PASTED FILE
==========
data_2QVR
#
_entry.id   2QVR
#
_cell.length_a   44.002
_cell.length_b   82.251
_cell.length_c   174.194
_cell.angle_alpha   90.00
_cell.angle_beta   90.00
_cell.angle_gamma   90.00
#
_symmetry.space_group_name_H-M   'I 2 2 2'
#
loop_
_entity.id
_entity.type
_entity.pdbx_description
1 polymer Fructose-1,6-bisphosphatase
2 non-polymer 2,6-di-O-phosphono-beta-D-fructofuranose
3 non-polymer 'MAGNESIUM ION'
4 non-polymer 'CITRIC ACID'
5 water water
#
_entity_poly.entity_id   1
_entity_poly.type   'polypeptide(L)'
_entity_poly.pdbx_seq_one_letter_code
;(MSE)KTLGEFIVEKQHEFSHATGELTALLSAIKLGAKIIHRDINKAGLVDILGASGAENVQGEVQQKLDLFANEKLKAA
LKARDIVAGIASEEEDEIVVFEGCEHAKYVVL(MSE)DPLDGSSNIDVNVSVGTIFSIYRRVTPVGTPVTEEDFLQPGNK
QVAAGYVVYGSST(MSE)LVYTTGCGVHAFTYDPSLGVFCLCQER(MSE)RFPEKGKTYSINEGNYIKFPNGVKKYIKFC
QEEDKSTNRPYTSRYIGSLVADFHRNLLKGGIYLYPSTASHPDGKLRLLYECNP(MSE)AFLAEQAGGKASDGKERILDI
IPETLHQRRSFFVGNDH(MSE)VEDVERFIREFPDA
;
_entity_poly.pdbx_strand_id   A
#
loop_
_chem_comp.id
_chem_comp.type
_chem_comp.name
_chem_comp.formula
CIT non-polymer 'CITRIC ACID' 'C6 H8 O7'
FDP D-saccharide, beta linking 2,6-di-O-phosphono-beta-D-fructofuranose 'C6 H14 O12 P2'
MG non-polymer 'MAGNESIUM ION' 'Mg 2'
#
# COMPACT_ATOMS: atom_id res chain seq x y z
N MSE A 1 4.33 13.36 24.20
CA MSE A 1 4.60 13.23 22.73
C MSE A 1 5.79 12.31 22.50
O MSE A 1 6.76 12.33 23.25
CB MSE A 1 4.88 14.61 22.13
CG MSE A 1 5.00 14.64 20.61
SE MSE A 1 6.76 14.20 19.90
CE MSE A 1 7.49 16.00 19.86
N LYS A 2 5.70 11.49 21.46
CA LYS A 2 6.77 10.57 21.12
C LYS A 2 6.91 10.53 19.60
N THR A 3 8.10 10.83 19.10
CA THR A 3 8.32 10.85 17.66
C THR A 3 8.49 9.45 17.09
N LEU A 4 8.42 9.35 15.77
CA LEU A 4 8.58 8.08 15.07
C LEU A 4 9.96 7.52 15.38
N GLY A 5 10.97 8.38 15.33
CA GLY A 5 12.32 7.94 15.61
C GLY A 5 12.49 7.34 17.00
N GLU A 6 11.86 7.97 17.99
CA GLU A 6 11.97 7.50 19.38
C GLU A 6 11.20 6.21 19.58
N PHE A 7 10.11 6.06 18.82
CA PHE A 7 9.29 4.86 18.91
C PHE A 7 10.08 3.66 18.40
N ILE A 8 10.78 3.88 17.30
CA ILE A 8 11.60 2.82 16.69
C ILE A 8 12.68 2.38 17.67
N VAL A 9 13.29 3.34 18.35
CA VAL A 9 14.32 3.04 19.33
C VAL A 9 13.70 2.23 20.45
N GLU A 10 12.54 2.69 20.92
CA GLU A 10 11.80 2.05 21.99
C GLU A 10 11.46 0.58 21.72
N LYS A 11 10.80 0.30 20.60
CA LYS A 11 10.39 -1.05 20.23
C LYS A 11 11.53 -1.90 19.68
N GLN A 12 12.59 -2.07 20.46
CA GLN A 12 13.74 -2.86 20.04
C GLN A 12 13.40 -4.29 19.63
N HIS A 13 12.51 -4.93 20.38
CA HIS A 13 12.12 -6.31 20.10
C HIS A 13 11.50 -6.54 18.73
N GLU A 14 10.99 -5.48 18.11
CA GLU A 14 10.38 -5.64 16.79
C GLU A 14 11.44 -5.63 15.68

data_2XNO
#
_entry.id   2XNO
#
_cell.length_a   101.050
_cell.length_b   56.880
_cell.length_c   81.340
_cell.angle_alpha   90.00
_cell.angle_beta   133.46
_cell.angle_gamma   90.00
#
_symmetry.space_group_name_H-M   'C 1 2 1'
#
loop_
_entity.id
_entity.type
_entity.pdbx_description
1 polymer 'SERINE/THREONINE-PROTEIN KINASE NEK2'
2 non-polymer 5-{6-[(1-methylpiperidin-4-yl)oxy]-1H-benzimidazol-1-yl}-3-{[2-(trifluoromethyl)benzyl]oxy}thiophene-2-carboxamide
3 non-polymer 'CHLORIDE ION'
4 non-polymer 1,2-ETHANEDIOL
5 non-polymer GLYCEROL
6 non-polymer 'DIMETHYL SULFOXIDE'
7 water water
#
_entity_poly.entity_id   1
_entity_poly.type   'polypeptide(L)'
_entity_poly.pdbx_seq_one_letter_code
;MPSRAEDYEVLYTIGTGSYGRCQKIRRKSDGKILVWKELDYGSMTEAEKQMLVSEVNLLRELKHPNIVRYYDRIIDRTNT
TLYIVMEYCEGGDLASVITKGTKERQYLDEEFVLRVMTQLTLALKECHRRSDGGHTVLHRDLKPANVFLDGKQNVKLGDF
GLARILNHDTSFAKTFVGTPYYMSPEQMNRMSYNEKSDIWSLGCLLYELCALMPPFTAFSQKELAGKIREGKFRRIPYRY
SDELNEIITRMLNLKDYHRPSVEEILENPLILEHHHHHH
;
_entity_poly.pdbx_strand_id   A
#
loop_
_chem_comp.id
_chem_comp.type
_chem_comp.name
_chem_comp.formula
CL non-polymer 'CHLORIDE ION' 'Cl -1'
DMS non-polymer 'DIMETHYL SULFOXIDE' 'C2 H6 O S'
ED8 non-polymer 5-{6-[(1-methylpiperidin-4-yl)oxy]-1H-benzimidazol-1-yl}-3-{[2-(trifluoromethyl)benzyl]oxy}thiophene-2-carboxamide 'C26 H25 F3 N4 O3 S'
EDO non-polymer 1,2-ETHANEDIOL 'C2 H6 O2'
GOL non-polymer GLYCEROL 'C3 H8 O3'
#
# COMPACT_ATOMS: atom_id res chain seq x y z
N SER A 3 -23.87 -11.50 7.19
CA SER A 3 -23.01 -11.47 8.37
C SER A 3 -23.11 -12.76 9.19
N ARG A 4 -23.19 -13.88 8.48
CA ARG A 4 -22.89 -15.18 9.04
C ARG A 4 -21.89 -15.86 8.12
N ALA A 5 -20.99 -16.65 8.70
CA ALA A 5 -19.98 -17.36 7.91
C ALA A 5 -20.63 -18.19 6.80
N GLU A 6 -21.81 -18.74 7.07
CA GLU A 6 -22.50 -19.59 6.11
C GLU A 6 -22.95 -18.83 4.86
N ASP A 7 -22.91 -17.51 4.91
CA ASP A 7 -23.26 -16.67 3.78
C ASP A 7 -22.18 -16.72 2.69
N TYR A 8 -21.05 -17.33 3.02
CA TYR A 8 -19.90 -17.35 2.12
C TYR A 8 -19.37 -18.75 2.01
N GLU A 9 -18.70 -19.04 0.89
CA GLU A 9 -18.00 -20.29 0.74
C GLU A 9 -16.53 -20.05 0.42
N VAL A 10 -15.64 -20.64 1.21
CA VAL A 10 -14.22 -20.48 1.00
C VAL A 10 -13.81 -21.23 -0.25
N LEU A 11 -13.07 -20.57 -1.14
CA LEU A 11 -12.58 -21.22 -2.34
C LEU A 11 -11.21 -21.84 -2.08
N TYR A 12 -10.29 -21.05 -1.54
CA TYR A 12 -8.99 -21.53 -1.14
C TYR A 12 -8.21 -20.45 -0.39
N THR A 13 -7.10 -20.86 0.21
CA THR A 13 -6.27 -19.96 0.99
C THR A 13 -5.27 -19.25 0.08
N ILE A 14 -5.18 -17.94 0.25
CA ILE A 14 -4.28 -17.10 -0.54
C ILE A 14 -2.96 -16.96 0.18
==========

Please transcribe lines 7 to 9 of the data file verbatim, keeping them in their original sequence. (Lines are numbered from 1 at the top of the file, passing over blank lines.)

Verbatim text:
_cell.length_c   174.194
_cell.angle_alpha   90.00
_cell.angle_beta   90.00